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Yiddish fest a resounding success

July 2009

One of the concerts at the recent Montreal International Yiddish Theatre Festival featured the dynamic Toronto singer Theresa Tova. Her song Nacht und Tag, a Yiddish version of Cole Porter’s classic Day and Night, served as a metaphor for the jam-packed program.

Wedding and Divorce - The State Jewish Theatre of Bucharest. Photos: Robi Cohen

The festival, the world’s first, was activated only last January in celebration of the 50th anniversary of Montreal’s Yiddish Theatre, founded by the late Dora Wasserman.

The festival was conceived and run by her daughters, Ella and Bryna Wasserman. Events were held at the Segal Centre, where Bryna is the artistic director. Over 100 volunteers eased the incredible logistics.

The Nacht und Tag program featured lectures, symposia, exhibits, music, cinema and,most notably, theatre.

Theatre groups from six countries – Canada, France, Israel, Poland, Romania and the US – mounted 14 shows for full houses.

For those, like me, who do not speak Yiddish, English and French supertitles were indispensable.

Bonjour Monsieur Chagall - National Jewish Theatre of Warsaw

Israeli troupe Yiddishspiel performed Nobel-winner Isaac Bashevis Singer’s Last Love, a bittersweet comedy about a senior couple grasping at a loving relationship.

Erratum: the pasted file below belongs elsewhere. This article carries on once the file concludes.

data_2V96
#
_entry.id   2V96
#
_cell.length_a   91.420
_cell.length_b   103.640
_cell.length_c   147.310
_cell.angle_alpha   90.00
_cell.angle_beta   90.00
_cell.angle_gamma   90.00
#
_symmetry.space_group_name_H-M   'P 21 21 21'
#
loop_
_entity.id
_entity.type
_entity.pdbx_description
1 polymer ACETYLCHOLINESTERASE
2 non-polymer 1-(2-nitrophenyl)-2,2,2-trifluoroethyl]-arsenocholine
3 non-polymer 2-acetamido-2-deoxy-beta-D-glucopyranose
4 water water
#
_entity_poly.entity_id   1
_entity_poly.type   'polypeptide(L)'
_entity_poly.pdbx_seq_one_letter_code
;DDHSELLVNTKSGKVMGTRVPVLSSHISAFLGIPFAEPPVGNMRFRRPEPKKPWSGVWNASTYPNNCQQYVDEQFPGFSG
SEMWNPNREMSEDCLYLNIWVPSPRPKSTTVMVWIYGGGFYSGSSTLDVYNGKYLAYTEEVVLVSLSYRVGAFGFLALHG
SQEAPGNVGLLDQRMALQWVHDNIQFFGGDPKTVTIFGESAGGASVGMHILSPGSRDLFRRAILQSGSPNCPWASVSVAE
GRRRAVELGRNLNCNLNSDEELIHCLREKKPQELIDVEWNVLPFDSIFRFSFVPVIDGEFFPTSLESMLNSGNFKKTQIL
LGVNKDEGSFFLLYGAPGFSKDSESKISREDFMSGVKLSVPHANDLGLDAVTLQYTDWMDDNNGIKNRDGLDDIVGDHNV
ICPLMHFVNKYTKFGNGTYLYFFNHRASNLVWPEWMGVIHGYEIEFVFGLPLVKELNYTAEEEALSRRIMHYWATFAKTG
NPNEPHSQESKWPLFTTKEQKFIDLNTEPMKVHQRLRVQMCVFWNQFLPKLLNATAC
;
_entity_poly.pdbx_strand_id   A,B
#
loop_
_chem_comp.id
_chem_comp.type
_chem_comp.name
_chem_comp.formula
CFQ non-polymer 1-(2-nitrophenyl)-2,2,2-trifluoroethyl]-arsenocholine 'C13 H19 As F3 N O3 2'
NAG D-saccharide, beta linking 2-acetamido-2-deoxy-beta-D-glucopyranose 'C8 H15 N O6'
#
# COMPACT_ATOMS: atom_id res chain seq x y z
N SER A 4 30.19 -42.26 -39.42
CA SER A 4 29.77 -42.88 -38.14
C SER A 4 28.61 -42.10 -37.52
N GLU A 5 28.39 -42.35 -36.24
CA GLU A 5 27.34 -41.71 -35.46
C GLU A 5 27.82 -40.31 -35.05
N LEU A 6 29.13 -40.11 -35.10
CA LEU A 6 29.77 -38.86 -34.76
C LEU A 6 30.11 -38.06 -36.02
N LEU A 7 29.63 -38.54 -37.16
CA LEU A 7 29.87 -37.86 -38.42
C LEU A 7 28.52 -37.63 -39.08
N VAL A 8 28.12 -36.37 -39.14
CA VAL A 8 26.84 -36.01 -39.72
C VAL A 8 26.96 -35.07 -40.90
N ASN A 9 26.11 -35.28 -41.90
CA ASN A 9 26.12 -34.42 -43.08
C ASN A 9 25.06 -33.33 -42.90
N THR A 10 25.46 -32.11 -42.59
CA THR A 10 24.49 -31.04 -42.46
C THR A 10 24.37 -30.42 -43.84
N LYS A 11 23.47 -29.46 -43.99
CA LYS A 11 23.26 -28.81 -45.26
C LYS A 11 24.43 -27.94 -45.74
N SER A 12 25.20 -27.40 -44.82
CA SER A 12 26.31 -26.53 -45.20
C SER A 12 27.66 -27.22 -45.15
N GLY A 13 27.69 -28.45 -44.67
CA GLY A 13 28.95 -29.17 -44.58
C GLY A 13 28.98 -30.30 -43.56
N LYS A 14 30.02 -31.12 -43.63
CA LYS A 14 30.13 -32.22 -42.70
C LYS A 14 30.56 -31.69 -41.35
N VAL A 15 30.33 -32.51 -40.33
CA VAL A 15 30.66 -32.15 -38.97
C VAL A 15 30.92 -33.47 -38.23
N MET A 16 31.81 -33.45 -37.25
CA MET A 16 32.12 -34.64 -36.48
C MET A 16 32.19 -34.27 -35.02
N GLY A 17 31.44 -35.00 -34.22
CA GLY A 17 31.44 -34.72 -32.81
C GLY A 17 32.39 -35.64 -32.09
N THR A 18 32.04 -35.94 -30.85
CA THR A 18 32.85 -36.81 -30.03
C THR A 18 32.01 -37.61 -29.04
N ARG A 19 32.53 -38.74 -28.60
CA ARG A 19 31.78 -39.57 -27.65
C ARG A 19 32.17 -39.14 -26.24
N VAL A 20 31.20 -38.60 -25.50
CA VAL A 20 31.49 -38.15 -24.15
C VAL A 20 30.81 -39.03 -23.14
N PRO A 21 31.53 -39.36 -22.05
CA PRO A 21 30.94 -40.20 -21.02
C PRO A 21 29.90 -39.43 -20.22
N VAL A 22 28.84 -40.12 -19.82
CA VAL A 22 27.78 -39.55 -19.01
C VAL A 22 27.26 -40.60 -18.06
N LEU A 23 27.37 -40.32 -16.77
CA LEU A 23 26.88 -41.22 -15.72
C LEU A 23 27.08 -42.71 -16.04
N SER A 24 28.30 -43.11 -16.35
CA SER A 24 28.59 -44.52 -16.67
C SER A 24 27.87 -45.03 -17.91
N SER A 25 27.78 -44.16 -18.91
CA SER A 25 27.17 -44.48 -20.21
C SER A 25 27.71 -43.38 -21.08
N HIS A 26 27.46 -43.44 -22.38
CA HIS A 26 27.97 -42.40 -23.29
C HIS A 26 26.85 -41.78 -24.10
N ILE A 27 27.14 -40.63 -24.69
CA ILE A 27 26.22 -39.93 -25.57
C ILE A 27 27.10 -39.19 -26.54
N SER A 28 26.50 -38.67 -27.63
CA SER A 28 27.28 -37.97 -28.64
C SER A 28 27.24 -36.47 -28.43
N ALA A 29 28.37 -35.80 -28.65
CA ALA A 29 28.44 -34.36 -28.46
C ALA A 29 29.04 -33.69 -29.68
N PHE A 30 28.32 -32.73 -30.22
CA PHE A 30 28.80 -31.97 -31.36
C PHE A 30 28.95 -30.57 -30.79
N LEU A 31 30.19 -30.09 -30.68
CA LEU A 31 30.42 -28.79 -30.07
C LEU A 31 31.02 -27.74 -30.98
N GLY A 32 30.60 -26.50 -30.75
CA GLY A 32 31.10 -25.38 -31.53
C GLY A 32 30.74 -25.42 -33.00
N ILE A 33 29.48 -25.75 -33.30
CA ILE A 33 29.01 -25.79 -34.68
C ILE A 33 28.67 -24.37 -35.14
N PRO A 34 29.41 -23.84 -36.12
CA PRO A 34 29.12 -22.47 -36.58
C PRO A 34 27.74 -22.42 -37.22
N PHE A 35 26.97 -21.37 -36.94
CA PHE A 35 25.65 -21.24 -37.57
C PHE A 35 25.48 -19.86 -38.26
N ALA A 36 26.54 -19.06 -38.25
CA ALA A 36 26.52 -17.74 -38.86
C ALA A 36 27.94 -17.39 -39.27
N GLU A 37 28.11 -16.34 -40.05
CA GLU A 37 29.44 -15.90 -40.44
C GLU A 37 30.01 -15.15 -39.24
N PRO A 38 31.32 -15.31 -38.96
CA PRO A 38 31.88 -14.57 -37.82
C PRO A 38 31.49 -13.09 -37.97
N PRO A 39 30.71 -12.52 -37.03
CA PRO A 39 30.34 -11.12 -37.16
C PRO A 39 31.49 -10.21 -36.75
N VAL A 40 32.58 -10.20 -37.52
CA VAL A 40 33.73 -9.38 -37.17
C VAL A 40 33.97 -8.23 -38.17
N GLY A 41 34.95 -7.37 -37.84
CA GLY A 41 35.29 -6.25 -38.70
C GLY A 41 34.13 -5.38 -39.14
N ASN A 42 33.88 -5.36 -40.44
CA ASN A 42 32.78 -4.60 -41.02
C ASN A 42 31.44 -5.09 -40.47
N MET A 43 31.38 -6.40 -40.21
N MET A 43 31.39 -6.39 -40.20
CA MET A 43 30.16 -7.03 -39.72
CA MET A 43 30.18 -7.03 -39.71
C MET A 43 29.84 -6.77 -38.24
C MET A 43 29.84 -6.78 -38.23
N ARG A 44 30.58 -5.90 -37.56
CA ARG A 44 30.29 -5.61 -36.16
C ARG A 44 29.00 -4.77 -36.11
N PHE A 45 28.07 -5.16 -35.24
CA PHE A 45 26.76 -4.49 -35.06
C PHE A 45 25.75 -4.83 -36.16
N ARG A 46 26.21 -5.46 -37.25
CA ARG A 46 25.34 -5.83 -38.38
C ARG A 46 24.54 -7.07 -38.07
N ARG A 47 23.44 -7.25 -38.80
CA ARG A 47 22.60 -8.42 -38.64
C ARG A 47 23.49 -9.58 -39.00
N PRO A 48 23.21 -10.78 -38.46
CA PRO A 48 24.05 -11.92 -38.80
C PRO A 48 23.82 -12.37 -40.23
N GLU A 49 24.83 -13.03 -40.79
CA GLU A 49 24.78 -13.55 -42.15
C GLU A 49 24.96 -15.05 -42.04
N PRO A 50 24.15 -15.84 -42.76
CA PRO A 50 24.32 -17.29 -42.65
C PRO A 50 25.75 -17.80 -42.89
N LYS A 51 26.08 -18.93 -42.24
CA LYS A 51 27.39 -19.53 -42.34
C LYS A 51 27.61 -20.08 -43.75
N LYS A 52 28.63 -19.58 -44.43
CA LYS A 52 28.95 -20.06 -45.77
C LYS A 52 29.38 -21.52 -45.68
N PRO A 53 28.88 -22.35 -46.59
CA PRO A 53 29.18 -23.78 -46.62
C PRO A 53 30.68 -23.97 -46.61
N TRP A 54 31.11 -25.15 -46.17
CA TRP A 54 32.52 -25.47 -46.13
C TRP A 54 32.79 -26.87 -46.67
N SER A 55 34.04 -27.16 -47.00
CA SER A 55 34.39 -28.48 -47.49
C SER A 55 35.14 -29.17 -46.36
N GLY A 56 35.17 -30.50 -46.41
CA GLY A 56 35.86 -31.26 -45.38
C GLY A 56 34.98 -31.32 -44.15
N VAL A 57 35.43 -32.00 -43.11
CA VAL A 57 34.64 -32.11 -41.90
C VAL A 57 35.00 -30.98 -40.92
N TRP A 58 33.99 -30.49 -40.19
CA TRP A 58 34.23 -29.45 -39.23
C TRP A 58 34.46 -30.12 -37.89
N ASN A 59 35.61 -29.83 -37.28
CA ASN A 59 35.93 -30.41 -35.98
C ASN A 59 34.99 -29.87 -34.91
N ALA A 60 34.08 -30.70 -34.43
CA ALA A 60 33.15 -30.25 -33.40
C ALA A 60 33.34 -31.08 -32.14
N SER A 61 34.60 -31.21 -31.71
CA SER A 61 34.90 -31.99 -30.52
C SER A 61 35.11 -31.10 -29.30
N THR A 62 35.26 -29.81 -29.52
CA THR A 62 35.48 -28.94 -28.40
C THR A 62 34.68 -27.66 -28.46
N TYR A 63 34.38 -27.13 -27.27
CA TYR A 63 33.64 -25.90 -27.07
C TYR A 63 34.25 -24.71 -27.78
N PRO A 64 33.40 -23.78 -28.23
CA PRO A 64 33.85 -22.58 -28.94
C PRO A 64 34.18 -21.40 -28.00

Montreal’s Dora Wasserman Yiddish Theatre ended the week on a high with the boisterous Those Were The Days, a song and dance extravaganza tracing the Yiddishkeit culture from the shtetl to New York.

Twelve cinema documentaries included The Golden Age of 2nd Avenue, about a time when 23 Yiddish theatres graced the New York scene.

Far flung communities from Argentina and Australia were also represented. Mitch Smolkin and Klezmer En Buenos Aires explored 100 years of collaboration between Yiddish and World music.

Alex Dafner and Tomi Kalinski jetted in from Melbourne to do a performance presentation on the history of Yiddish theatre there.

Sabell Bender of California lectured on Jacob Adler, King of the Yiddish theatre, who started as a boxer in Odessa and ended up in New York, where he and playwright Jacob Gordin added serious drama to the tradition of minstrel-like “shun.”

Plentiful klezmer music indoors and in the adjacent park, maintained the Nacht und Tag motif.



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